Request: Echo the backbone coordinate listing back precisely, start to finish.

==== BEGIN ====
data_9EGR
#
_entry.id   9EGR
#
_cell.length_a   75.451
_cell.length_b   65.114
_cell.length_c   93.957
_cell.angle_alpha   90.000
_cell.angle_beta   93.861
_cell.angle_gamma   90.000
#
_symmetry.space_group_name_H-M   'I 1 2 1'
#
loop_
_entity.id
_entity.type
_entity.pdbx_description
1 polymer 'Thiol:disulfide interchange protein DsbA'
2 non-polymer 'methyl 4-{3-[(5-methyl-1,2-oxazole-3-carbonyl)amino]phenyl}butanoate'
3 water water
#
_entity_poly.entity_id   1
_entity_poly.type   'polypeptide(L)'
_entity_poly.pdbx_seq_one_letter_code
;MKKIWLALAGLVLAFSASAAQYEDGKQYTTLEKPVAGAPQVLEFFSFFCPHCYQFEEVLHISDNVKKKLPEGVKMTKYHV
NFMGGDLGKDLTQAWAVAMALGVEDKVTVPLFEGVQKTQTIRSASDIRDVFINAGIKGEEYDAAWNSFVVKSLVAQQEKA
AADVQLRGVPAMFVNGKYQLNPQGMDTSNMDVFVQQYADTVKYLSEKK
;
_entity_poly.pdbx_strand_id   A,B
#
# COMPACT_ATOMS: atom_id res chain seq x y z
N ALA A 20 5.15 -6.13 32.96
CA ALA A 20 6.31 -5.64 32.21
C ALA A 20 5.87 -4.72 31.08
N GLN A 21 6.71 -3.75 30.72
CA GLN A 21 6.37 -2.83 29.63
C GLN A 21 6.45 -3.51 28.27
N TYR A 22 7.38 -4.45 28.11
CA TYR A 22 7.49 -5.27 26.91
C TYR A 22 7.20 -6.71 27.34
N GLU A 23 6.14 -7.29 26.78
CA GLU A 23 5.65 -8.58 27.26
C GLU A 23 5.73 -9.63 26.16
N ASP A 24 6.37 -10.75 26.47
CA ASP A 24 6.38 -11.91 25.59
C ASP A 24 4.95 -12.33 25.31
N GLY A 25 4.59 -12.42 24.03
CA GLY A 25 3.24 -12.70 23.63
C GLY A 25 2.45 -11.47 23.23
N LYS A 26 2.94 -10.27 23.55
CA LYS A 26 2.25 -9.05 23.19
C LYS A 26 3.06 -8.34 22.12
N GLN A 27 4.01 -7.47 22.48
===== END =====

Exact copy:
data_9EGR
#
_entry.id   9EGR
#
_cell.length_a   75.451
_cell.length_b   65.114
_cell.length_c   93.957
_cell.angle_alpha   90.000
_cell.angle_beta   93.861
_cell.angle_gamma   90.000
#
_symmetry.space_group_name_H-M   'I 1 2 1'
#
loop_
_entity.id
_entity.type
_entity.pdbx_description
1 polymer 'Thiol:disulfide interchange protein DsbA'
2 non-polymer 'methyl 4-{3-[(5-methyl-1,2-oxazole-3-carbonyl)amino]phenyl}butanoate'
3 water water
#
_entity_poly.entity_id   1
_entity_poly.type   'polypeptide(L)'
_entity_poly.pdbx_seq_one_letter_code
;MKKIWLALAGLVLAFSASAAQYEDGKQYTTLEKPVAGAPQVLEFFSFFCPHCYQFEEVLHISDNVKKKLPEGVKMTKYHV
NFMGGDLGKDLTQAWAVAMALGVEDKVTVPLFEGVQKTQTIRSASDIRDVFINAGIKGEEYDAAWNSFVVKSLVAQQEKA
AADVQLRGVPAMFVNGKYQLNPQGMDTSNMDVFVQQYADTVKYLSEKK
;
_entity_poly.pdbx_strand_id   A,B
#
# COMPACT_ATOMS: atom_id res chain seq x y z
N ALA A 20 5.15 -6.13 32.96
CA ALA A 20 6.31 -5.64 32.21
C ALA A 20 5.87 -4.72 31.08
N GLN A 21 6.71 -3.75 30.72
CA GLN A 21 6.37 -2.83 29.63
C GLN A 21 6.45 -3.51 28.27
N TYR A 22 7.38 -4.45 28.11
CA TYR A 22 7.49 -5.27 26.91
C TYR A 22 7.20 -6.71 27.34
N GLU A 23 6.14 -7.29 26.78
CA GLU A 23 5.65 -8.58 27.26
C GLU A 23 5.73 -9.63 26.16
N ASP A 24 6.37 -10.75 26.47
CA ASP A 24 6.38 -11.91 25.59
C ASP A 24 4.95 -12.33 25.31
N GLY A 25 4.59 -12.42 24.03
CA GLY A 25 3.24 -12.70 23.63
C GLY A 25 2.45 -11.47 23.23
N LYS A 26 2.94 -10.27 23.55
CA LYS A 26 2.25 -9.05 23.19
C LYS A 26 3.06 -8.34 22.12
N GLN A 27 4.01 -7.47 22.48